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August 13, 2003

Shopping bag

Maggie Alderson muses about a thirty-year old Biba shopping bag she has enshrined on her office wall. Somehow that simple object evokes the dreams of her youth, the passage of time and memories of her mum:

I went down to London on the train with my mum and my sister especially to visit the place. I can still remember the double staircase that swept down into the cosmetics hall and the general air of feeding frenzy. There were bellhops in satin uniforms who operated the lifts, bentwood hatstands that displayed accessories, and make-up counters where you were encouraged to try the make-up on your face. We all did.

On the top floor, the famous Rainbow Room supper club had been returned to its former splendour and was a very fashionable place to dine. When we got there, however, it was a total shambles - there was only trifle left for lunch. My mother, who had been anticipating a slap-up treat, was appalled. Suited me.

Flea-readers may not be surprised to learn of the jumble of artifacts at Flea Towers. A recent visitor said the place reminded him of Freud. There could hardly be a higher complement to the nobility of clutter. My antiquities are not yet so grand as Freud's. To my right is a doll of Subcomandante Insurgente Marcos riding a mule with that Zapatista Maid Marian Ramona. Next to the right-speaker above my desk are a statue of Thoth, a smaller statue of the Ape of Thoth and a replica of the Christ figure which adorns the staff of John Paul II (you can see it in a photo toward the bottom of this article). Next to the left-speaker is a lion-head decoration from some lost piece of Regency furniture, a replica of the One Ring and a silver statuette of a Hindu goddess purchased for me on the grounds she would be "handy around the house." To the immediate left of the monitor is a Welsh flag, an American two-dollar bill (yes, for good luck) and watching over these and the hundred other objects is a statue of Cthulhu.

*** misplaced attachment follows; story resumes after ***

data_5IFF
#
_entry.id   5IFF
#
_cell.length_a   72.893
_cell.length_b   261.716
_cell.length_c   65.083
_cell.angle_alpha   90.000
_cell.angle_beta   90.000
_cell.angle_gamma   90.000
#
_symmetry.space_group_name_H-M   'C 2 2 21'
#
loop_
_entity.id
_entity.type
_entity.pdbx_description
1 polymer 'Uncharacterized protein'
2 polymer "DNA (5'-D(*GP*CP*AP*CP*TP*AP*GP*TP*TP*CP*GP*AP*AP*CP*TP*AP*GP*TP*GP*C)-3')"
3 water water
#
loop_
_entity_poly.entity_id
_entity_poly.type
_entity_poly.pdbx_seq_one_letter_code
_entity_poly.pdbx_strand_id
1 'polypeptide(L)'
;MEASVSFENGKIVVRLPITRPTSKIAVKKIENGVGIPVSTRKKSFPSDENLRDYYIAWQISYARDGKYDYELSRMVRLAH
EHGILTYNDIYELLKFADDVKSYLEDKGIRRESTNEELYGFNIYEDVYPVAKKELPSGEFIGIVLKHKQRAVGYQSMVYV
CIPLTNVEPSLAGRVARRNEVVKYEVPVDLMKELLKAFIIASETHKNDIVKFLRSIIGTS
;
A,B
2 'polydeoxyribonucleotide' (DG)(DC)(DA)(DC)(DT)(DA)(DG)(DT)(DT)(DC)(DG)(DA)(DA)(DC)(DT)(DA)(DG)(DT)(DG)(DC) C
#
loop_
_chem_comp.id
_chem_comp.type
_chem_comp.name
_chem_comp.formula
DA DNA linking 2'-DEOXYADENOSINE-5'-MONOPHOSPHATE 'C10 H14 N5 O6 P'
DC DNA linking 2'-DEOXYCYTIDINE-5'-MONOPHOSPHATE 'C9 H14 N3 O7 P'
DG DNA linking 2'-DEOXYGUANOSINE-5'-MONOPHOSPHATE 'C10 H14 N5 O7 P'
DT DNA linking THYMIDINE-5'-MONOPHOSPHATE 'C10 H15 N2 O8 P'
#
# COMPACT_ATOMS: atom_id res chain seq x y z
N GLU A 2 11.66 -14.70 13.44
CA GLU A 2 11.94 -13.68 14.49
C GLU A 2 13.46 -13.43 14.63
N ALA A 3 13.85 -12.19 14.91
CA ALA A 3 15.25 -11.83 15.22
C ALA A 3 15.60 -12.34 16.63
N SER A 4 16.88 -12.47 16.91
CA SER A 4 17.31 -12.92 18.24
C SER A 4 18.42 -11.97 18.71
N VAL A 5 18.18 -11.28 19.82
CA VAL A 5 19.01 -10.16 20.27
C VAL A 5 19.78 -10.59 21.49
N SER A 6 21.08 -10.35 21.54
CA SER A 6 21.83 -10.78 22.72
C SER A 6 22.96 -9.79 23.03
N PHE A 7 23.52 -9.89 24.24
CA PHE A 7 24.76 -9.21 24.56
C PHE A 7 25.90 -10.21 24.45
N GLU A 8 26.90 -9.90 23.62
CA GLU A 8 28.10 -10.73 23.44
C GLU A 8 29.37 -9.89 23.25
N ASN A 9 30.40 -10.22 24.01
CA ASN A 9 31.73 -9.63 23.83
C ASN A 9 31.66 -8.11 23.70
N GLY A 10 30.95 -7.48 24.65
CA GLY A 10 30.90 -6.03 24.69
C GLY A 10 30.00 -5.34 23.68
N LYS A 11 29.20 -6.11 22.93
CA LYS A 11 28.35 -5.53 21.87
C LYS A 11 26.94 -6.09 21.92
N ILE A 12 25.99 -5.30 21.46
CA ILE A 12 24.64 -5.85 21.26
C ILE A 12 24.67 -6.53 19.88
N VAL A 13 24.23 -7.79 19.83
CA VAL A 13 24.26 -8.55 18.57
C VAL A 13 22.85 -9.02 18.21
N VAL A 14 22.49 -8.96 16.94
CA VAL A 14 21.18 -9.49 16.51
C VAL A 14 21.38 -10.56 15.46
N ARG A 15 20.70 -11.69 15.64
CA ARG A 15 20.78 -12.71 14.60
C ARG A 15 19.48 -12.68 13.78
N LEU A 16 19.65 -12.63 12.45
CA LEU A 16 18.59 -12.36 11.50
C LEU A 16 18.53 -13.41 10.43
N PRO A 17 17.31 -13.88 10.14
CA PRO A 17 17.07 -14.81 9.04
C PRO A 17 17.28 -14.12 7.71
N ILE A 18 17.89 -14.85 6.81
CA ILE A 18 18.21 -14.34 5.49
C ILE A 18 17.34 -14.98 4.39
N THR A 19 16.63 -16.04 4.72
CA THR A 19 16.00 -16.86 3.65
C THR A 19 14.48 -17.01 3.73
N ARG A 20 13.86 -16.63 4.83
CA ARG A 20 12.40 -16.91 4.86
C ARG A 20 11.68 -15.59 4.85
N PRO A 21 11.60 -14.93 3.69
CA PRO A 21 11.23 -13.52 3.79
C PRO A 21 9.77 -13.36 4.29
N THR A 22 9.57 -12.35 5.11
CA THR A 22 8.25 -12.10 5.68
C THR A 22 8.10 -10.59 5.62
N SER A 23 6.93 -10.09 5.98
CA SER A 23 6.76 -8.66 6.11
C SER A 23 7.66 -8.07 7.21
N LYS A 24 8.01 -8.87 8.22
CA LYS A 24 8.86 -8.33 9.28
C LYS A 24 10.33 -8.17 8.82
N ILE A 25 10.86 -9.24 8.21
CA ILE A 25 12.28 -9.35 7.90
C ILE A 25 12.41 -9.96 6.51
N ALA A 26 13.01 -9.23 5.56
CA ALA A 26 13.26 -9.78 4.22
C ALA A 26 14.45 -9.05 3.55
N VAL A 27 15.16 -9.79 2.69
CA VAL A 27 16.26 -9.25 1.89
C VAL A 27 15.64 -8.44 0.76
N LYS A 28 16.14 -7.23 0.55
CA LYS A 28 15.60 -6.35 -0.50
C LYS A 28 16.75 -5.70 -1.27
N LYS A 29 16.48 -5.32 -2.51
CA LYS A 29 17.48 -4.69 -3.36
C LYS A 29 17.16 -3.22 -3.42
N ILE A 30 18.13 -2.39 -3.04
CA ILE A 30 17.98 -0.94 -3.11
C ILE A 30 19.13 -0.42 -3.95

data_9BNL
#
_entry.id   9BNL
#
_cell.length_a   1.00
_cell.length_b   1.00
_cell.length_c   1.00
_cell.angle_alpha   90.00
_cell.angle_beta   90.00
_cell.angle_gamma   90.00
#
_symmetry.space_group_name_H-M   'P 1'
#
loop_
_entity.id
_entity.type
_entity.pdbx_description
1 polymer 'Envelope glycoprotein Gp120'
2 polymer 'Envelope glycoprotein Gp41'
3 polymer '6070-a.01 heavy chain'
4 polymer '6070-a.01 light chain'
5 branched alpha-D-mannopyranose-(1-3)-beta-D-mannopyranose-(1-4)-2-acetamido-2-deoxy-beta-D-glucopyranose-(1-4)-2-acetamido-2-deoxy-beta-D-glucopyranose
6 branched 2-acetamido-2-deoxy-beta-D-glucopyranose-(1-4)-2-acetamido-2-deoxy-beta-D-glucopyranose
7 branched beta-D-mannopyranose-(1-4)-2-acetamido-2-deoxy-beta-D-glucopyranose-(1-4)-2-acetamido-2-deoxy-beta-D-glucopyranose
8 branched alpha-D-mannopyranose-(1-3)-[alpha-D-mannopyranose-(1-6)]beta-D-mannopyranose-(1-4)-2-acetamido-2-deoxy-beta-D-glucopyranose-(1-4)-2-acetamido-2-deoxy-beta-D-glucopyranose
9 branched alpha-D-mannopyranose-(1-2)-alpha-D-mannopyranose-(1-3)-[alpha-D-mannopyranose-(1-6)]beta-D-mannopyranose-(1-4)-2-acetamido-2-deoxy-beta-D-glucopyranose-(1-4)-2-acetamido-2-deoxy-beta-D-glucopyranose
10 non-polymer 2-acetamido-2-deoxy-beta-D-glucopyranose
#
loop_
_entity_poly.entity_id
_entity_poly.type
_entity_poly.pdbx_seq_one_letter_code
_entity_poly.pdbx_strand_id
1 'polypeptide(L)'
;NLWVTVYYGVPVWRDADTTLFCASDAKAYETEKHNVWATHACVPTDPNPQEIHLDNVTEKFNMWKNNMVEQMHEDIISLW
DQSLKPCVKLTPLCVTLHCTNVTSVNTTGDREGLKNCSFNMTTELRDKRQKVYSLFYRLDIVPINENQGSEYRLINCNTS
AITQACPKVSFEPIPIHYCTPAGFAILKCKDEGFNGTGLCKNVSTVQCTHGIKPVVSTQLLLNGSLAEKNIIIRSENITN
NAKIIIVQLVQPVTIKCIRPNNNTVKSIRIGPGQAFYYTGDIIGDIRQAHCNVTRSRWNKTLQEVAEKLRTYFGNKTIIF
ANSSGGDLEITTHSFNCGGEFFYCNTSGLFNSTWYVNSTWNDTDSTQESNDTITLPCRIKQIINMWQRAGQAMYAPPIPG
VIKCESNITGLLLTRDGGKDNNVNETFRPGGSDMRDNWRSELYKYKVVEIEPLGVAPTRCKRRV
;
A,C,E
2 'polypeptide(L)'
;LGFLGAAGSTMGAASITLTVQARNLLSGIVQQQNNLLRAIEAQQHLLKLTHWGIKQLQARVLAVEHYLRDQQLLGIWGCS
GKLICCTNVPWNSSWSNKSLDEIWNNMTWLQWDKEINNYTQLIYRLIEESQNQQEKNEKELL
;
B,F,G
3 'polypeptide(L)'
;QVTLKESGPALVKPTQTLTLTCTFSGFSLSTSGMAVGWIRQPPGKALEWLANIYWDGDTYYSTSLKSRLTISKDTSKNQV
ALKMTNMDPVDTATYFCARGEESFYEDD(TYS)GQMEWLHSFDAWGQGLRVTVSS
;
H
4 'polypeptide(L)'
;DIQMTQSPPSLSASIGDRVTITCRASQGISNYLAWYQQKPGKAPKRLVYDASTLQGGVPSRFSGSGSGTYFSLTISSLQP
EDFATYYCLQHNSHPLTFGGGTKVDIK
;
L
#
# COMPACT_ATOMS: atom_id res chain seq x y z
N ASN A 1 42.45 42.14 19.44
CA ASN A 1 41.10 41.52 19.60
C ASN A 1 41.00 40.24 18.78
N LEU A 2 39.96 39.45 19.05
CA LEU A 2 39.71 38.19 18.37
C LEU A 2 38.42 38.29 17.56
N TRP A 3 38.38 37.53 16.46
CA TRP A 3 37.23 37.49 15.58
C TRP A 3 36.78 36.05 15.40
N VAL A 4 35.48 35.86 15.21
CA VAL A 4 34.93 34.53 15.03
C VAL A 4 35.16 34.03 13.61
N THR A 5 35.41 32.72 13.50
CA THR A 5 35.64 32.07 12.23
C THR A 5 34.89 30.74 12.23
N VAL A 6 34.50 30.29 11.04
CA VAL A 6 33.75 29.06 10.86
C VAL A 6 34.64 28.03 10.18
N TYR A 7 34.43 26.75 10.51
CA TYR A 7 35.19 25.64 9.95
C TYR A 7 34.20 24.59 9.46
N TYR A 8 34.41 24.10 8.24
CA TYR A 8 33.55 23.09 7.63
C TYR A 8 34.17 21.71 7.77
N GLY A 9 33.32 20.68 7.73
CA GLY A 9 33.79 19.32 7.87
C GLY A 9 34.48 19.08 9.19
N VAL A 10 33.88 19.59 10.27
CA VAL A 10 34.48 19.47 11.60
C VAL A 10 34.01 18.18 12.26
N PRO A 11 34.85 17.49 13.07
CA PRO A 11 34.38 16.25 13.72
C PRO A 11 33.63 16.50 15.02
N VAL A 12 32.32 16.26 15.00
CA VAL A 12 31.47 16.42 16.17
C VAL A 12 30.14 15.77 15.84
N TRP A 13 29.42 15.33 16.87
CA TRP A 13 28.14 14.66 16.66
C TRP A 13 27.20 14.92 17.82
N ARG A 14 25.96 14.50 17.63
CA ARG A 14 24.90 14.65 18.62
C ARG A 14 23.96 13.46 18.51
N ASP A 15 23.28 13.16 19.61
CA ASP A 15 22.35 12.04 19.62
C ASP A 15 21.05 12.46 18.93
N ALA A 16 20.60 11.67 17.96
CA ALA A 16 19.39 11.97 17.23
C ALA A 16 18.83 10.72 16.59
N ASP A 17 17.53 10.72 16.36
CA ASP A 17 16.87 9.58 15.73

I am not sure why I have all this stuff but it is bound up in the same associations Alderson has with her shopping bag. They are symbols and fetishes. Cosmological post-it notes which remind me are particular friends and relatives and some of the places I have been. Every once in awhile it is possible for our personal amulets to speak to other people. I had not, for instance, heard of Biba until I read about an ordinary shopping bag whose glamour meant a lot to a young woman back in 1971 and which could not now be had for love or money (though a quick check of eBay reveals a variety of Biba-themed items). Barbara Hulanicki was a big deal in the late 60s and early 70s, taking over Derry and Tom's Department Store and its famous roof gardens. It is one of those funny connections that I am almost positive I had read about the department store and the Kensington roof gardens as a teenager. They feature in Michael Moorcock's cluttered masterpiece Cornelius Chronicles. Jerry Cornelius was most definitely a Biba-shopper.

Posted by Ghost of a flea at August 13, 2003 09:57 AM